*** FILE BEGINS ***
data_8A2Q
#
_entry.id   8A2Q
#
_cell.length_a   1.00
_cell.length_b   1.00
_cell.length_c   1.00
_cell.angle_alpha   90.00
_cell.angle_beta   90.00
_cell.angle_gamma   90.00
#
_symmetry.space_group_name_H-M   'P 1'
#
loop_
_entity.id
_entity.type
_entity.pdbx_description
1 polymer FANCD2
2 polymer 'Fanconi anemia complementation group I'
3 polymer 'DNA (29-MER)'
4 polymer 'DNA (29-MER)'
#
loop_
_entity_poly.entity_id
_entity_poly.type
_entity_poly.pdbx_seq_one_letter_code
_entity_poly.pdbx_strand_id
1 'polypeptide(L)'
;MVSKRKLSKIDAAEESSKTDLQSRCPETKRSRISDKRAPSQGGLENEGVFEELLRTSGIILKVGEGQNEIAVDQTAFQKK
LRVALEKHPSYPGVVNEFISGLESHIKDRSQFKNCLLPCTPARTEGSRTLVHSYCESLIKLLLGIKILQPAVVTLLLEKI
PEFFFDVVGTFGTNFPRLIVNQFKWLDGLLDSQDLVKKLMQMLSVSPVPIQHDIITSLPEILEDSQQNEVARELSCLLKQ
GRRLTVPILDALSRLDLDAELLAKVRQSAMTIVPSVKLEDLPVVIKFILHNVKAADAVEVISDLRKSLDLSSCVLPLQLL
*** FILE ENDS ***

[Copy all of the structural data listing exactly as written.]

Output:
data_8A2Q
#
_entry.id   8A2Q
#
_cell.length_a   1.00
_cell.length_b   1.00
_cell.length_c   1.00
_cell.angle_alpha   90.00
_cell.angle_beta   90.00
_cell.angle_gamma   90.00
#
_symmetry.space_group_name_H-M   'P 1'
#
loop_
_entity.id
_entity.type
_entity.pdbx_description
1 polymer FANCD2
2 polymer 'Fanconi anemia complementation group I'
3 polymer 'DNA (29-MER)'
4 polymer 'DNA (29-MER)'
#
loop_
_entity_poly.entity_id
_entity_poly.type
_entity_poly.pdbx_seq_one_letter_code
_entity_poly.pdbx_strand_id
1 'polypeptide(L)'
;MVSKRKLSKIDAAEESSKTDLQSRCPETKRSRISDKRAPSQGGLENEGVFEELLRTSGIILKVGEGQNEIAVDQTAFQKK
LRVALEKHPSYPGVVNEFISGLESHIKDRSQFKNCLLPCTPARTEGSRTLVHSYCESLIKLLLGIKILQPAVVTLLLEKI
PEFFFDVVGTFGTNFPRLIVNQFKWLDGLLDSQDLVKKLMQMLSVSPVPIQHDIITSLPEILEDSQQNEVARELSCLLKQ
GRRLTVPILDALSRLDLDAELLAKVRQSAMTIVPSVKLEDLPVVIKFILHNVKAADAVEVISDLRKSLDLSSCVLPLQLL